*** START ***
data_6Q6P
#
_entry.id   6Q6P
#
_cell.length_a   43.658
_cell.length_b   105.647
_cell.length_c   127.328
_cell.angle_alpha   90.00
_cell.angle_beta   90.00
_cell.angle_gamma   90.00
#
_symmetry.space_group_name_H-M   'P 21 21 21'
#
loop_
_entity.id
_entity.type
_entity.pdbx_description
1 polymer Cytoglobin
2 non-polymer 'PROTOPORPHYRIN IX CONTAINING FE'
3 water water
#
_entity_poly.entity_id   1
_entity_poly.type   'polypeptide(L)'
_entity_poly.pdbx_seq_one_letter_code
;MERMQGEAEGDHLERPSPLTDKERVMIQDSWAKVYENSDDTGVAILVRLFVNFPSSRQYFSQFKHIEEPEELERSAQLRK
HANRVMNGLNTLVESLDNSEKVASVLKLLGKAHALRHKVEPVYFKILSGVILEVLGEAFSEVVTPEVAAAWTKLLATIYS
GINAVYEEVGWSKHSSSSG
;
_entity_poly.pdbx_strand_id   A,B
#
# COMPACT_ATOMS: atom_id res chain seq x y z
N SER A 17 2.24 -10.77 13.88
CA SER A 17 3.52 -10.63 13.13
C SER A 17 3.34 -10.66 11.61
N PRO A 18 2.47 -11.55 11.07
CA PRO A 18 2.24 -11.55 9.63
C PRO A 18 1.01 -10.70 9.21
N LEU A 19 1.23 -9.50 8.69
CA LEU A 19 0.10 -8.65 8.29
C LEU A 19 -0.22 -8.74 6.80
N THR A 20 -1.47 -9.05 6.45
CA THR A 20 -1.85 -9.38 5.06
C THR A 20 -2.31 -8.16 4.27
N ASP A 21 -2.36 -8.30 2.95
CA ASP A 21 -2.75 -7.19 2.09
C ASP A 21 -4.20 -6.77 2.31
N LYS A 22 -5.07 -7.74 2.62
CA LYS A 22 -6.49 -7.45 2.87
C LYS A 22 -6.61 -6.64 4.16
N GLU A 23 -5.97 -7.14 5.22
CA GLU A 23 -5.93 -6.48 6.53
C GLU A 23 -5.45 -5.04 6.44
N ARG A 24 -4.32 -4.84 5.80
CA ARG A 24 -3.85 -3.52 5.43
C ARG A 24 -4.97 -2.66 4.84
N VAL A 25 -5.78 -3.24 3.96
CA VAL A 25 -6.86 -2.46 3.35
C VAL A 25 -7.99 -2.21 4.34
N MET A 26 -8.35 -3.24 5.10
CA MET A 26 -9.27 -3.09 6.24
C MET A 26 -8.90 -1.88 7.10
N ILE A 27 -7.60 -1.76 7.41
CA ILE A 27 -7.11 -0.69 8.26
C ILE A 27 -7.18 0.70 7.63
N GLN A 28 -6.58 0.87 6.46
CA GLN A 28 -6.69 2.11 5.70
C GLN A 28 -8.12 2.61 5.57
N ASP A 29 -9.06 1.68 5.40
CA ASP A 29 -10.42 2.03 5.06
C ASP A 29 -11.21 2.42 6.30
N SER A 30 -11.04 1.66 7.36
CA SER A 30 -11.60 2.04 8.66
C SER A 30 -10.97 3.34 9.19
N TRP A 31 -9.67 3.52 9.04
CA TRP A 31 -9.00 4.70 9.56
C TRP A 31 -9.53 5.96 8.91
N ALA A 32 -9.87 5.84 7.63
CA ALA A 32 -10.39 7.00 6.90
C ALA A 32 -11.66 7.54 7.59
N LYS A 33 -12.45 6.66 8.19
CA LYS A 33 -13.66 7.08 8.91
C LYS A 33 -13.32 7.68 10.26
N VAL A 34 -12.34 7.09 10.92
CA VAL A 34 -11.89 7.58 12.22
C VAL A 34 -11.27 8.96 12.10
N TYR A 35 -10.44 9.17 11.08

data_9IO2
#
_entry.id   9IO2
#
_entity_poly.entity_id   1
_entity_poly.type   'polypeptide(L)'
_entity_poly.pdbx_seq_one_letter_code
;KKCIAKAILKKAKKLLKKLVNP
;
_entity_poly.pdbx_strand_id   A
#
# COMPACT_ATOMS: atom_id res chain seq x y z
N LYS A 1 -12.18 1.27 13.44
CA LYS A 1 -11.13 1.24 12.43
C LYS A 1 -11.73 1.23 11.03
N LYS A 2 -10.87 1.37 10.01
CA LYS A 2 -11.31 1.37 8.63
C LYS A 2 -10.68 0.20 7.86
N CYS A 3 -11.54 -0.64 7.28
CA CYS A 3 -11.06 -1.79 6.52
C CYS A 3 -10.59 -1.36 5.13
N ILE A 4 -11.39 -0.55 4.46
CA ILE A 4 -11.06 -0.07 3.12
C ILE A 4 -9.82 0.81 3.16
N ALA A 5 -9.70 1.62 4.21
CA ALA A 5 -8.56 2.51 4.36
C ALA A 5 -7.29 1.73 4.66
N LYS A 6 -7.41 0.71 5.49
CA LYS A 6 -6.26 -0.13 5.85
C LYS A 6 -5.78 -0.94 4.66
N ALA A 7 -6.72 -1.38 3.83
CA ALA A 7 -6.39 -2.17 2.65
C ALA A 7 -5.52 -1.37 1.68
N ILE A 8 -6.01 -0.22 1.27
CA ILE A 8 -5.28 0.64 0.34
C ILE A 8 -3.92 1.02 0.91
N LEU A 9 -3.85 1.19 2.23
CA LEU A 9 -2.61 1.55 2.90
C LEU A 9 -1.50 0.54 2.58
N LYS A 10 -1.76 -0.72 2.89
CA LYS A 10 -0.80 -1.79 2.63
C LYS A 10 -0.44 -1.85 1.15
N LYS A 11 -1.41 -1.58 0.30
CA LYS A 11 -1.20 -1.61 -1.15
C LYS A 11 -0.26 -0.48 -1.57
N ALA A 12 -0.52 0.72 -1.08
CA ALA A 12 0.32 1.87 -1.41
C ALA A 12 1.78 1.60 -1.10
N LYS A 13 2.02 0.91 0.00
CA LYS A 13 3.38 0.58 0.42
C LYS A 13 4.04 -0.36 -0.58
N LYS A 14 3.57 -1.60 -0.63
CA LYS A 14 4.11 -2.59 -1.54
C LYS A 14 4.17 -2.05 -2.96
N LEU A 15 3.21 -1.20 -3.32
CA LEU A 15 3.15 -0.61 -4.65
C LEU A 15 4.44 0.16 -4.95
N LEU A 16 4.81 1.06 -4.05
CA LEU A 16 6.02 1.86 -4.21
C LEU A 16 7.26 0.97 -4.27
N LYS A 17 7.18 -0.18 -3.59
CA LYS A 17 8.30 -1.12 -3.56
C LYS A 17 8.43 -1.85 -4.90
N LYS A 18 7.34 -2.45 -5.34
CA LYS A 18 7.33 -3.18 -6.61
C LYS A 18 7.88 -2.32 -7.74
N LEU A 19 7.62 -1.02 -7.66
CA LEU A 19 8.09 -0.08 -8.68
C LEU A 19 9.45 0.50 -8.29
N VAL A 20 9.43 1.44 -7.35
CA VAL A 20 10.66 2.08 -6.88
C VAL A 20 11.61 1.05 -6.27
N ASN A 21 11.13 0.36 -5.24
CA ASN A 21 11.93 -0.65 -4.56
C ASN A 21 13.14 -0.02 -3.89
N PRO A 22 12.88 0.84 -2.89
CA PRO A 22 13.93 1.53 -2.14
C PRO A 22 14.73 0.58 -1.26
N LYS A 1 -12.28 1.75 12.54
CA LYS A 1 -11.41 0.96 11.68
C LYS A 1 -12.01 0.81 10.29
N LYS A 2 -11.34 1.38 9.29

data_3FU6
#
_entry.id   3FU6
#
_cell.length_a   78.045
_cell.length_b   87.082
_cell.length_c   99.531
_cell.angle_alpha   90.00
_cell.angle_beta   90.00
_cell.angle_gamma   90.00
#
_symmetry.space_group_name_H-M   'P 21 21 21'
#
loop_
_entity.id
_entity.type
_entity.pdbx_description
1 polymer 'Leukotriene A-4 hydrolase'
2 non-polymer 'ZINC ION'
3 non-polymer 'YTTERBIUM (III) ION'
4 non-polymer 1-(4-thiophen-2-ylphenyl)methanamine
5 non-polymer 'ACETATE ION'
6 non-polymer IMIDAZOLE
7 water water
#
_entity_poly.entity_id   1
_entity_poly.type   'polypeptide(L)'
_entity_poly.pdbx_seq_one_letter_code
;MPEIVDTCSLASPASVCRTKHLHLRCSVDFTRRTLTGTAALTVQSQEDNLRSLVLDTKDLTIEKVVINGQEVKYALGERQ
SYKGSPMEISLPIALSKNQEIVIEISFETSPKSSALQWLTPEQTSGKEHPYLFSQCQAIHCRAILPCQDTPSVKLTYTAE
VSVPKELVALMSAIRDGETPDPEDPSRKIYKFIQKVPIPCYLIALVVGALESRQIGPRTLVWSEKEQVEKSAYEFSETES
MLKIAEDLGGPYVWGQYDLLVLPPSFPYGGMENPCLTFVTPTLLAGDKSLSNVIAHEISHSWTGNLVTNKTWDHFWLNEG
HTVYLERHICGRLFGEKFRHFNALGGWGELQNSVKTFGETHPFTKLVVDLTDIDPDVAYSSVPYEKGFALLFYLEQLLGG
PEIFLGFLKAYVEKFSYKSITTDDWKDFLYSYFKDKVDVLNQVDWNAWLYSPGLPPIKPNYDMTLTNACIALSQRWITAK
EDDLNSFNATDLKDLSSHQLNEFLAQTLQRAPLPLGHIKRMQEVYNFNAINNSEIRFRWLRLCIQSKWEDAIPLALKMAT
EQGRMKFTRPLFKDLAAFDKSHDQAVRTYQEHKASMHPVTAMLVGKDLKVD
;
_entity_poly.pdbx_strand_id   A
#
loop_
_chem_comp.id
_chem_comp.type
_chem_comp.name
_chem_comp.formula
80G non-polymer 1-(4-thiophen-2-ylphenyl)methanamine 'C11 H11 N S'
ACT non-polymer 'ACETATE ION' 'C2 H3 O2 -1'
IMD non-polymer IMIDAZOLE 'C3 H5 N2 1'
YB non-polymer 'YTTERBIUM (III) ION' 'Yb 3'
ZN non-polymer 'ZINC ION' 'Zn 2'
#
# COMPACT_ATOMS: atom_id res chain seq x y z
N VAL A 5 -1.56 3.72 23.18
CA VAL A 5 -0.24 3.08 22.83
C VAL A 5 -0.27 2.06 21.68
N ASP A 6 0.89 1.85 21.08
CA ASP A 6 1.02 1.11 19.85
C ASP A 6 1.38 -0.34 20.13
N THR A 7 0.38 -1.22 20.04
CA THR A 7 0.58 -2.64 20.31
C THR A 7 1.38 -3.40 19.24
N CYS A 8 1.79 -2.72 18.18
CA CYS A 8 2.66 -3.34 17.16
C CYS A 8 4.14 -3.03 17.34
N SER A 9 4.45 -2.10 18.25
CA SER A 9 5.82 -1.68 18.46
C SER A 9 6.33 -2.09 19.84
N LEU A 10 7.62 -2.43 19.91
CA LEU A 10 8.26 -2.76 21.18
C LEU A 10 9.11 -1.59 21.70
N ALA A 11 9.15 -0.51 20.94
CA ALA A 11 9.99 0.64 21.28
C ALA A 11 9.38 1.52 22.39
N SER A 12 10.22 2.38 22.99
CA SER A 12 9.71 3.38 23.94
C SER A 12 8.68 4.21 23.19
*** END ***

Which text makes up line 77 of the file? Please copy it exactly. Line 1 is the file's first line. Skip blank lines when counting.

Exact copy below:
N ALA A 32 -9.87 5.84 7.63